Fleas are one of the most frustrating pests to encounter in your home. No matter how many pets you have or how often you keep them indoors, fleas can seem impossible to avoid as a pet owner. The questions that can haunt the mind of someone pestered by fleas are: how do cats get fleas when they don’t go outside? How do indoor cats get fleas?
Fleas can be carried in on any person or object that enters the home from the outside and will remain in the home and reproduce as long as there is a cat or pet warm enough to support the flea life cycle.
Even if you do discover that a flea has made its way into your home and onto your precious furry friend, there is no need to panic! In this article, we’ll cover how cats can get fleas even if they live indoors. We’ll also answer some other frequently asked questions, such as whether or not indoor cats need flea treatment.
How Do Cats Get Fleas When They Don’t Go Outside?
Unfortunately, many people have experienced a similar nightmarish scenario: your cat, who has never spent a second outside the safety of your home or around other animals, has been spotted carrying fleas or harboring the dreaded flea dirt!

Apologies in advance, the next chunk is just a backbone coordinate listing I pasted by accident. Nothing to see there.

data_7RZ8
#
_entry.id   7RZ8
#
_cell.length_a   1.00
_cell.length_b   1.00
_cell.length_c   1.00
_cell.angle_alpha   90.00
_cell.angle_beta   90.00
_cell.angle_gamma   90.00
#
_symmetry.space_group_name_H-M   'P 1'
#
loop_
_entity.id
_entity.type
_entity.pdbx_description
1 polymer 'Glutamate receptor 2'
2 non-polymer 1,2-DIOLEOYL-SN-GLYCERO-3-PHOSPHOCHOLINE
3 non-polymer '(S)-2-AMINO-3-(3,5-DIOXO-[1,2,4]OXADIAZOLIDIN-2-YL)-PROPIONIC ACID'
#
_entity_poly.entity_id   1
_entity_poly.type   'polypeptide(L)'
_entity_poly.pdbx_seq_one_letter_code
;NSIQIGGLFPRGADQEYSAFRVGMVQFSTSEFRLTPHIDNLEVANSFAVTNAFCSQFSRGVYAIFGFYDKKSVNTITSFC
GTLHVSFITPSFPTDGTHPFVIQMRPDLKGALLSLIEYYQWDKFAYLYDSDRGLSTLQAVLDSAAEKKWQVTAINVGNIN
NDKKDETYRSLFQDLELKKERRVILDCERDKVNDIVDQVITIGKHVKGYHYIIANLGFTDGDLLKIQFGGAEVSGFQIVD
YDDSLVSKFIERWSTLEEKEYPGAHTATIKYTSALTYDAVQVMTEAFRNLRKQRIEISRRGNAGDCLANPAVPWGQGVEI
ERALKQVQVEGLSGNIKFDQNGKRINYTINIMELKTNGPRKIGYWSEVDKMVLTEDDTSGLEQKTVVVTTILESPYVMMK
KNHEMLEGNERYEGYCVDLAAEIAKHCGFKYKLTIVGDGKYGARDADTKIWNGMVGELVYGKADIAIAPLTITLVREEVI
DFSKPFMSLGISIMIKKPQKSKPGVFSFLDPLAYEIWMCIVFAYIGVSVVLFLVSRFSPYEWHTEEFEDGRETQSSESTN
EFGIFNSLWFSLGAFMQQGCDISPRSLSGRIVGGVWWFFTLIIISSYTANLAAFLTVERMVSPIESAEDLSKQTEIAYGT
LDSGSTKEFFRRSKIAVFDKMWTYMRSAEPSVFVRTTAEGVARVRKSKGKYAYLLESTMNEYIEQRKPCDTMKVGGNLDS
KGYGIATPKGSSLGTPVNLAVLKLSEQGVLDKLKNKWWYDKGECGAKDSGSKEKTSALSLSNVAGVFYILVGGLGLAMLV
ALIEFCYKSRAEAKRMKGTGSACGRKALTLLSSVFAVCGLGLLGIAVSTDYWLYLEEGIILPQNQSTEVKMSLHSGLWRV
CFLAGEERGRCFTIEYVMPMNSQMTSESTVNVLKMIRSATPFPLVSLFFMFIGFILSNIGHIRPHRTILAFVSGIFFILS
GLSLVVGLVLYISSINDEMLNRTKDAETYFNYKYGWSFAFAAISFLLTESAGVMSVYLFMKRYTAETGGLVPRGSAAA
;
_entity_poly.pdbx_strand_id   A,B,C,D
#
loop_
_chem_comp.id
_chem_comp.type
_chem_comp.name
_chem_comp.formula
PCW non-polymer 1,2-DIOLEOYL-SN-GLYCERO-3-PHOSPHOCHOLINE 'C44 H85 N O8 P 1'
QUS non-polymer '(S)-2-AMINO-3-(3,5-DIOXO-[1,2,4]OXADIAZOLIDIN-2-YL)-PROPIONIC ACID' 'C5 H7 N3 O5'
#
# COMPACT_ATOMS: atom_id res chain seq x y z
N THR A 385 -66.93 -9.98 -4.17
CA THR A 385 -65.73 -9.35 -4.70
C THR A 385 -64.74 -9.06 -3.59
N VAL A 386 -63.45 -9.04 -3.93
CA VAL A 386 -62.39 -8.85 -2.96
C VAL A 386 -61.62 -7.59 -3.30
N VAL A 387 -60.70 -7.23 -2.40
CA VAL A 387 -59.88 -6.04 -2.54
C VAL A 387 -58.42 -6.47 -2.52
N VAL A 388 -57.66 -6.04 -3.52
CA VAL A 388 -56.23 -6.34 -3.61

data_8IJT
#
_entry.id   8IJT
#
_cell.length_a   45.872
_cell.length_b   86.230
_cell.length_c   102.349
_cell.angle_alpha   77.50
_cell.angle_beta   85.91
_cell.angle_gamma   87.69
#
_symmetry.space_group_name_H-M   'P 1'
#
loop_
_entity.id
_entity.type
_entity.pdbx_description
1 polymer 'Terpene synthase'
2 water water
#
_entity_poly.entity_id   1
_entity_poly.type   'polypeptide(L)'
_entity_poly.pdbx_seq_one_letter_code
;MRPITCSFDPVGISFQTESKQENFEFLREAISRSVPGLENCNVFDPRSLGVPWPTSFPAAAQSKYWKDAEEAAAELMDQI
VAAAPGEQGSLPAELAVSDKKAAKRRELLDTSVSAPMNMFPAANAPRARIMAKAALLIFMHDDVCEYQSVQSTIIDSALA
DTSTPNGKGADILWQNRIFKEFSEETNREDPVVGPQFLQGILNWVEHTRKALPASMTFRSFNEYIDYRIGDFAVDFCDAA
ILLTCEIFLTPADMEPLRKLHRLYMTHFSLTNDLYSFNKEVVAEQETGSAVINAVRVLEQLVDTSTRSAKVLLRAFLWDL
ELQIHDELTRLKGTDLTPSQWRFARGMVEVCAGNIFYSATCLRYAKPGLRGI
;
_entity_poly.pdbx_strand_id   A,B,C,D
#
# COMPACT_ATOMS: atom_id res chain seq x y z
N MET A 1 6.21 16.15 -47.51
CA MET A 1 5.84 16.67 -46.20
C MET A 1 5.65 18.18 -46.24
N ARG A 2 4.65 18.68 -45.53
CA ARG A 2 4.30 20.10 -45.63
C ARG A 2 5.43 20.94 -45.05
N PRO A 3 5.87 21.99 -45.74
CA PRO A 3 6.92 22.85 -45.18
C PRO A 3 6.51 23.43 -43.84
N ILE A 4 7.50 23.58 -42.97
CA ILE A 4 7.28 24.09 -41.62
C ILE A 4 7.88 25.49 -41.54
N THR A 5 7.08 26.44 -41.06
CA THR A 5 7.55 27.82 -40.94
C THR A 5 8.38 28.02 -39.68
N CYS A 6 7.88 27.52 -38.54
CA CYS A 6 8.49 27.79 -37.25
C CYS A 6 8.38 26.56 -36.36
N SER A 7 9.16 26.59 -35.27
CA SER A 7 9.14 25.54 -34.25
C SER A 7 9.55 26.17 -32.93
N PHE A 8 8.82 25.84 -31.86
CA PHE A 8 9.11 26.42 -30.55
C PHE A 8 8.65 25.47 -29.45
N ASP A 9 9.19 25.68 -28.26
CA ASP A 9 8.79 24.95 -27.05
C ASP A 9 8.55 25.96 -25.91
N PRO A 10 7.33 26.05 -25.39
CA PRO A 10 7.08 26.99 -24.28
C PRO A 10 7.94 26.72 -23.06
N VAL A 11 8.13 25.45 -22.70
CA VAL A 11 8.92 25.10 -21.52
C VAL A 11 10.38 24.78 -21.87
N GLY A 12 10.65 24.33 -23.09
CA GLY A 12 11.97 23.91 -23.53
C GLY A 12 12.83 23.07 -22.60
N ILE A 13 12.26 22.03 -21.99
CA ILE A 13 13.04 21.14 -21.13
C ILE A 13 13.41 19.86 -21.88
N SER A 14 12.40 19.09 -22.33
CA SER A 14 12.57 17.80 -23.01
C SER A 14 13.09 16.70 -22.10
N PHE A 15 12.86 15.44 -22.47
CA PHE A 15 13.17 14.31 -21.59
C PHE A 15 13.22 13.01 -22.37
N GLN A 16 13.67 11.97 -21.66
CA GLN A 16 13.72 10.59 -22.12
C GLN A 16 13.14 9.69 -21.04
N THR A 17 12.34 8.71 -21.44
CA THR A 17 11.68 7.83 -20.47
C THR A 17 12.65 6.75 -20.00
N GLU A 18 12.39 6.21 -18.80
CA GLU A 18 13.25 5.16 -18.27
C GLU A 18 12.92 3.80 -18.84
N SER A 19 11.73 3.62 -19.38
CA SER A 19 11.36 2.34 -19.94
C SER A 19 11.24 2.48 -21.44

This can feel shocking, and many pet owners go into a state of denial or panic when they find out that fleas have managed to get inside their house. The question is, how do cats get fleas when they don’t go outside?
The answer to this question, as previously mentioned, is that fleas can come into your home by catching a ride on you, your guests, or even on furniture being moved in. This might come as a shock, but don’t worry: fleas do not typically remain on humans for any long period of time. This is because a human being lacks two things: a warm body temperature and plenty of fur.